The last post on Jane Moore’s townhouse in Veranda garnered many comments and I thought it might be interesting to address two of the more popular topics discussed. First, there were some questions about how to properly hang a large tapestry like this one which Jane first used in the family room in her former house.
Once Moore moved to her new townhouse, the tapestry was one piece that passed her editing process. Who can blame her? This piece is gorgeous and is probably the focal point of her public spaces. Actually, gorgeous? It’s stunning.
The interest in the tapestries got me thinking of how many other designers in Houston and elsewhere use these large tapestries in their design.
But first, a quick and very simplified history. While fragments of tapestry have been discovered from the 3rd century BC, it wasn’t until the 15th century during the middle ages that tapestries became more widespread. Portable, they were used mostly to cover and insulate damp stone walls of castles and the houses of the upper class. Additionally tapestries protected beds against drafts and were used as internal doors to stop cold winds. These tapestries were quite large and required big looms which in turn required large work forces to produce. In short, tapestries became an important and vital commodity. During the 1500s Flanders was the primary place tapestries were made. They were quite costly and only royalty and the wealthiest and most privileged owned one (which is still true today!) Another place that used tapestries were churches, which brought them out on certain holidays and occasions. These tapestries most often depicted biblical scenes.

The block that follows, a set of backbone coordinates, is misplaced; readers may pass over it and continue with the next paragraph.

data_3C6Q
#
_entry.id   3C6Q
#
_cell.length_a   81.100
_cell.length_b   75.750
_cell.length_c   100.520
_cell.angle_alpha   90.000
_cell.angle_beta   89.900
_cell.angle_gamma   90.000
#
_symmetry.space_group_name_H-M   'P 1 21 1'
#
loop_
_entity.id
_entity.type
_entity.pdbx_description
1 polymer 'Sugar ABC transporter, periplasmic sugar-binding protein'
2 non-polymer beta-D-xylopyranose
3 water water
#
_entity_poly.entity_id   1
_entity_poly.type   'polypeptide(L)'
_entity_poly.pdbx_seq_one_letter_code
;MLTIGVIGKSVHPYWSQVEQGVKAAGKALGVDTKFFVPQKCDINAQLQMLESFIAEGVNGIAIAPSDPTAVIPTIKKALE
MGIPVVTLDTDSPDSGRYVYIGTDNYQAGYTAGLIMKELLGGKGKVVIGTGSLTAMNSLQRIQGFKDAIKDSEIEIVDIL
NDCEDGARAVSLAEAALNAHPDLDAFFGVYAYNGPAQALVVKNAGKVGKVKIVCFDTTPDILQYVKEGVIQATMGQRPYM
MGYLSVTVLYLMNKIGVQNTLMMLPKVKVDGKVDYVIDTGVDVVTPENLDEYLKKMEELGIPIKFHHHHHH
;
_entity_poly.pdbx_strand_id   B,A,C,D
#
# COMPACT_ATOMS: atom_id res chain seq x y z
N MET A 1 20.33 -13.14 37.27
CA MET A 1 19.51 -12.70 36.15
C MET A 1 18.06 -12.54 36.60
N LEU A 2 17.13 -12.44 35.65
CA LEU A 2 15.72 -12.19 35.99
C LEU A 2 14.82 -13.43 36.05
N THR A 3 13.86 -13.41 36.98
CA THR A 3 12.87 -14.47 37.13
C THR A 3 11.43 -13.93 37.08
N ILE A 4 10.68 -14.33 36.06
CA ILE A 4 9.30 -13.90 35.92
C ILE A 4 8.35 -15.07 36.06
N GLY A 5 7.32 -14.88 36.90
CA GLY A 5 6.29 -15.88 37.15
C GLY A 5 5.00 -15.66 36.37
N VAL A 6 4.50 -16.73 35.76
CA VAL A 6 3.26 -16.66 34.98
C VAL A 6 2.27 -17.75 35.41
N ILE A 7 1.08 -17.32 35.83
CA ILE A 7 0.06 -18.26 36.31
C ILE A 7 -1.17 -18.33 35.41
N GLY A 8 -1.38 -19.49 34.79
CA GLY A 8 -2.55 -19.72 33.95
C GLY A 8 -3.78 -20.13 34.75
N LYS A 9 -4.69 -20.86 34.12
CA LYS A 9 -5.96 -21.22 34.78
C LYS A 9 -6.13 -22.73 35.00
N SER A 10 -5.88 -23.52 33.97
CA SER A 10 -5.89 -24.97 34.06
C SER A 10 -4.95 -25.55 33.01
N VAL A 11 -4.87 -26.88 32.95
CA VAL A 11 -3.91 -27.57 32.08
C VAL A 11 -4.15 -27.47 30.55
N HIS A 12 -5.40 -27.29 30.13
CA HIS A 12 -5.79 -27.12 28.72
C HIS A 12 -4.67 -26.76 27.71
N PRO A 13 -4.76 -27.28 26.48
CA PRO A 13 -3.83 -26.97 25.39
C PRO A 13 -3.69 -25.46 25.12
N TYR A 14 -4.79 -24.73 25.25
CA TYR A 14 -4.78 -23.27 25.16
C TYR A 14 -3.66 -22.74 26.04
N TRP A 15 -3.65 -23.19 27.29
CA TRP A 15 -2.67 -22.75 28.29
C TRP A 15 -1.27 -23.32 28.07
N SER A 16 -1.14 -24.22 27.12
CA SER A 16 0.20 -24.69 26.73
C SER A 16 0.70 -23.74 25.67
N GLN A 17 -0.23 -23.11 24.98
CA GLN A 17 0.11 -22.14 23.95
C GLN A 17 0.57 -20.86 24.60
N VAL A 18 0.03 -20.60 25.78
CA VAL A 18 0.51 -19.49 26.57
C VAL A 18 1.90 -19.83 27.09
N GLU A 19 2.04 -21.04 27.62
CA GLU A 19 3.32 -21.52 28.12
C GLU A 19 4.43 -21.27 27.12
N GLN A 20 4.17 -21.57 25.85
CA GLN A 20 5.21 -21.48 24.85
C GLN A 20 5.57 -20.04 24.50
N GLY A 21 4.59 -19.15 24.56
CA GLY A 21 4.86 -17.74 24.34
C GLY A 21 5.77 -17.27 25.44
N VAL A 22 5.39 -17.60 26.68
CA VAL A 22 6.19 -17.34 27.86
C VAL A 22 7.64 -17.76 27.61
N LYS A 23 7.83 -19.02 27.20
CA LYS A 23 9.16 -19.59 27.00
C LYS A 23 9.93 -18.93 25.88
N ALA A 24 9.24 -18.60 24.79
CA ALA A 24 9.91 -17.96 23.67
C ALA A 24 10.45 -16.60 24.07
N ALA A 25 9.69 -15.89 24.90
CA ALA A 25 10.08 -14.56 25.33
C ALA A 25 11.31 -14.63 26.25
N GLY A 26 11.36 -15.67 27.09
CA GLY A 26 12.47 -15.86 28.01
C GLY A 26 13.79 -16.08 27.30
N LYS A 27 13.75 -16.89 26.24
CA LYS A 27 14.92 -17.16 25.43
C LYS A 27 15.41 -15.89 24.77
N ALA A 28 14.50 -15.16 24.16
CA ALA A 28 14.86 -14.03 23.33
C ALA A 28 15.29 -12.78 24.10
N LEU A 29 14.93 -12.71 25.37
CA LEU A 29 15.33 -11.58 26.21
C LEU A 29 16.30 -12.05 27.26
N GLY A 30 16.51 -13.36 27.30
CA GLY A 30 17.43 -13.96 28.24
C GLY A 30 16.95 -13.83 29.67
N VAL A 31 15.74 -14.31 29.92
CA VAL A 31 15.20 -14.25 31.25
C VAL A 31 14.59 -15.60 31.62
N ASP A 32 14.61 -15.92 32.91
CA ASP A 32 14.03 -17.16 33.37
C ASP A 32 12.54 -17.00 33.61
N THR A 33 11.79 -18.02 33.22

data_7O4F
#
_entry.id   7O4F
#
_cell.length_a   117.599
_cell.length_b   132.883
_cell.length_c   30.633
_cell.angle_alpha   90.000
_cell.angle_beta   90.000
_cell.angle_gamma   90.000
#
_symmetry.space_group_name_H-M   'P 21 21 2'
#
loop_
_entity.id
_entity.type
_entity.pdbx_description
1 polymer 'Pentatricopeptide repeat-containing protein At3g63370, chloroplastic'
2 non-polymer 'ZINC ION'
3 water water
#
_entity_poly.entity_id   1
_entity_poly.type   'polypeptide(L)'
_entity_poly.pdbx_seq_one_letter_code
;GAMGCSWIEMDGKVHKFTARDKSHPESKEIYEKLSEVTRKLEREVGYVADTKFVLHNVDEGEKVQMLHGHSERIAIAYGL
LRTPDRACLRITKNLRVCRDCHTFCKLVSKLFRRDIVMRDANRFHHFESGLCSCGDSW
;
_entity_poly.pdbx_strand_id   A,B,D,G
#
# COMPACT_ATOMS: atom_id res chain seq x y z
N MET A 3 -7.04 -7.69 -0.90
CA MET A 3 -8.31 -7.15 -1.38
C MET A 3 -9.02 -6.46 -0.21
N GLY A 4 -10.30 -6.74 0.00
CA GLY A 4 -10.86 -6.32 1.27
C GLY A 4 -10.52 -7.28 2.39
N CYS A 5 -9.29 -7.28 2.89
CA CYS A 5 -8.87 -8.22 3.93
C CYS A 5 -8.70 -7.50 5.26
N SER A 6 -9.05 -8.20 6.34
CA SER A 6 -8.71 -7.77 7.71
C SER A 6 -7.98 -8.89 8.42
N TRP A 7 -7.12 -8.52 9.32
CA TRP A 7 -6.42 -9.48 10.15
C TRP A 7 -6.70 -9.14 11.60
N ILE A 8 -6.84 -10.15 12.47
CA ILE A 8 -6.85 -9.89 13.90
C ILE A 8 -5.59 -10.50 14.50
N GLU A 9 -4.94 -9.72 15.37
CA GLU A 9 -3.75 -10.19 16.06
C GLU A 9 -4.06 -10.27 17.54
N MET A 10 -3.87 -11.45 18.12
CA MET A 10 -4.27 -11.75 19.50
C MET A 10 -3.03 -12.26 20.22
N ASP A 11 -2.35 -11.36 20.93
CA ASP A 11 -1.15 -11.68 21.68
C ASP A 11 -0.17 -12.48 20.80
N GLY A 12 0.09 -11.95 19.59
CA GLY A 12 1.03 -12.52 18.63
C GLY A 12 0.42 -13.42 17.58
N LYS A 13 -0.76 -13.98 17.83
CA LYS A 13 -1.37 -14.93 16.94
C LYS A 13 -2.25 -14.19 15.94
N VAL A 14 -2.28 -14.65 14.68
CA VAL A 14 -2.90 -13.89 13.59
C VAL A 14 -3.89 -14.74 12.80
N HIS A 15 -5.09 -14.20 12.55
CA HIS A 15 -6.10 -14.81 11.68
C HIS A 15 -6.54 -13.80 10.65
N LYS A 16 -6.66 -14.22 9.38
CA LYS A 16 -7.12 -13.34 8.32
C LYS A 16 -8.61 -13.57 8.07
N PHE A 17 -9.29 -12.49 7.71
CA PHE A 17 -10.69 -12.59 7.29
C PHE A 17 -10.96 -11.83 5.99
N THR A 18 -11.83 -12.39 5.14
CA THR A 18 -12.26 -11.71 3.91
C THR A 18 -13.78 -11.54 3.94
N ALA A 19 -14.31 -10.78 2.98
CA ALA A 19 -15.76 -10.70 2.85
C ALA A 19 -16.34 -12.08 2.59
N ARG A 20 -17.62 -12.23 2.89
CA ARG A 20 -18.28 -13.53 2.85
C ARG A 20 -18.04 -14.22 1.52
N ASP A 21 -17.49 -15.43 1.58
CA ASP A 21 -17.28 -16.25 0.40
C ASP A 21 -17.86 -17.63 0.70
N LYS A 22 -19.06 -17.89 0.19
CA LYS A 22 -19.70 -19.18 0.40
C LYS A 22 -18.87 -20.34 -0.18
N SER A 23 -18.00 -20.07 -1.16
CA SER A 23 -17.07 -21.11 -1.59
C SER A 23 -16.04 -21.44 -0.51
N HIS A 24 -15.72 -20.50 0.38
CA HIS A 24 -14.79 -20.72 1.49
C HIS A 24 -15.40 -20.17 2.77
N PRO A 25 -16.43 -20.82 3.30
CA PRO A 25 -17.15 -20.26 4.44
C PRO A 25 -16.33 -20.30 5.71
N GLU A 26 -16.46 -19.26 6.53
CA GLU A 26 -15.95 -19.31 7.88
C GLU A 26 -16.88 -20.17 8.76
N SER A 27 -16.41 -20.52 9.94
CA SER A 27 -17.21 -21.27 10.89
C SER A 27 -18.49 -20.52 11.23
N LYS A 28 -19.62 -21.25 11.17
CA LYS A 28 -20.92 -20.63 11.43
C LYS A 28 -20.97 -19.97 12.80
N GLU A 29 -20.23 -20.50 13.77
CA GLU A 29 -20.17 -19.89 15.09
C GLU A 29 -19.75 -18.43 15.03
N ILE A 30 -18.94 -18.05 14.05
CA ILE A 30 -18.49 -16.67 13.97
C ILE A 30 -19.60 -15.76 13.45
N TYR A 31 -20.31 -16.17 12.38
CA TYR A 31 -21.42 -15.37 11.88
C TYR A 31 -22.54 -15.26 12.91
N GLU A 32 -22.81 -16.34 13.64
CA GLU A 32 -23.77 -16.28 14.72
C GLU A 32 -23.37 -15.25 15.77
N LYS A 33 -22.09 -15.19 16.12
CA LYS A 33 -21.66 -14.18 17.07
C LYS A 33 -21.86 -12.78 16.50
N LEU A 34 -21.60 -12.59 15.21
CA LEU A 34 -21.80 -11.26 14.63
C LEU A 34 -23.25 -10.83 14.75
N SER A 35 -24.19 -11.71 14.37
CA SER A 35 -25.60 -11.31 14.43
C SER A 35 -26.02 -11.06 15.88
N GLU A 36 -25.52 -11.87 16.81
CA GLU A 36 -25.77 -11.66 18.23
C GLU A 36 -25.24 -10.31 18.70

The earliest tapestries were the millefleurs – here one person or a small group of people stood before a background of plants and flowers. Next, battle scenes and architectural scenes became popular. During the late 16th century – people commissioned themselves into their tapestries – showing them hunting or their peasants at work (sometimes the patrons would be disguised as the peasant.) Following, the Verdure tapestry came into favor. This rich, green plant and floral background showed large bucolic estates in the foreground. By this time, northern France and Flanders were the two major centers of tapestry making along with Les Gobelins in Paris, which was established in the late 17th century.